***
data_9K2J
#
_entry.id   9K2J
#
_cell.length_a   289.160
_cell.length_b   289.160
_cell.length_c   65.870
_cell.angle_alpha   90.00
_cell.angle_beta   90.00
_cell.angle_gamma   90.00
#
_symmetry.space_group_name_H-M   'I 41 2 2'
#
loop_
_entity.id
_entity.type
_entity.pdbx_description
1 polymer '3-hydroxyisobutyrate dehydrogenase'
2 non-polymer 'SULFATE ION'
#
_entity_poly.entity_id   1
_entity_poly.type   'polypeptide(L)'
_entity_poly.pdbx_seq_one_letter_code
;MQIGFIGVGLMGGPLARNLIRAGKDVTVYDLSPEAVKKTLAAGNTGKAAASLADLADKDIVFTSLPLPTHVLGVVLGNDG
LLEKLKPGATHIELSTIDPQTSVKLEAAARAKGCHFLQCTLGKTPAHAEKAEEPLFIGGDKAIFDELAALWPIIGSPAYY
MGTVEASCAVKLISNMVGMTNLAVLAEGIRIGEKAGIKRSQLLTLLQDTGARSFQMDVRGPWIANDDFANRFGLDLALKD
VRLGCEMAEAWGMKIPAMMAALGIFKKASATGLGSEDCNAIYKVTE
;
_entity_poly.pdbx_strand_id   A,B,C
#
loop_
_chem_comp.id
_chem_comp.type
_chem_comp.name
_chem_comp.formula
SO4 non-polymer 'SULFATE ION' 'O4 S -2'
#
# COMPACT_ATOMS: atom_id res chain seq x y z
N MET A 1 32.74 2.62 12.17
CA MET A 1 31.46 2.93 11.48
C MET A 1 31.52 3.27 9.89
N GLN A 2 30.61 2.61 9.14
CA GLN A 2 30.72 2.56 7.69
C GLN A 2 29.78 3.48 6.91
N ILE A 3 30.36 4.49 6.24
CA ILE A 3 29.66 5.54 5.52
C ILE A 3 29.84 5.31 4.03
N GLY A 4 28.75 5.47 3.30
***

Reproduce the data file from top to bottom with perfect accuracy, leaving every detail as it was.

data_9K2J
#
_entry.id   9K2J
#
_cell.length_a   289.160
_cell.length_b   289.160
_cell.length_c   65.870
_cell.angle_alpha   90.00
_cell.angle_beta   90.00
_cell.angle_gamma   90.00
#
_symmetry.space_group_name_H-M   'I 41 2 2'
#
loop_
_entity.id
_entity.type
_entity.pdbx_description
1 polymer '3-hydroxyisobutyrate dehydrogenase'
2 non-polymer 'SULFATE ION'
#
_entity_poly.entity_id   1
_entity_poly.type   'polypeptide(L)'
_entity_poly.pdbx_seq_one_letter_code
;MQIGFIGVGLMGGPLARNLIRAGKDVTVYDLSPEAVKKTLAAGNTGKAAASLADLADKDIVFTSLPLPTHVLGVVLGNDG
LLEKLKPGATHIELSTIDPQTSVKLEAAARAKGCHFLQCTLGKTPAHAEKAEEPLFIGGDKAIFDELAALWPIIGSPAYY
MGTVEASCAVKLISNMVGMTNLAVLAEGIRIGEKAGIKRSQLLTLLQDTGARSFQMDVRGPWIANDDFANRFGLDLALKD
VRLGCEMAEAWGMKIPAMMAALGIFKKASATGLGSEDCNAIYKVTE
;
_entity_poly.pdbx_strand_id   A,B,C
#
loop_
_chem_comp.id
_chem_comp.type
_chem_comp.name
_chem_comp.formula
SO4 non-polymer 'SULFATE ION' 'O4 S -2'
#
# COMPACT_ATOMS: atom_id res chain seq x y z
N MET A 1 32.74 2.62 12.17
CA MET A 1 31.46 2.93 11.48
C MET A 1 31.52 3.27 9.89
N GLN A 2 30.61 2.61 9.14
CA GLN A 2 30.72 2.56 7.69
C GLN A 2 29.78 3.48 6.91
N ILE A 3 30.36 4.49 6.24
CA ILE A 3 29.66 5.54 5.52
C ILE A 3 29.84 5.31 4.03
N GLY A 4 28.75 5.47 3.30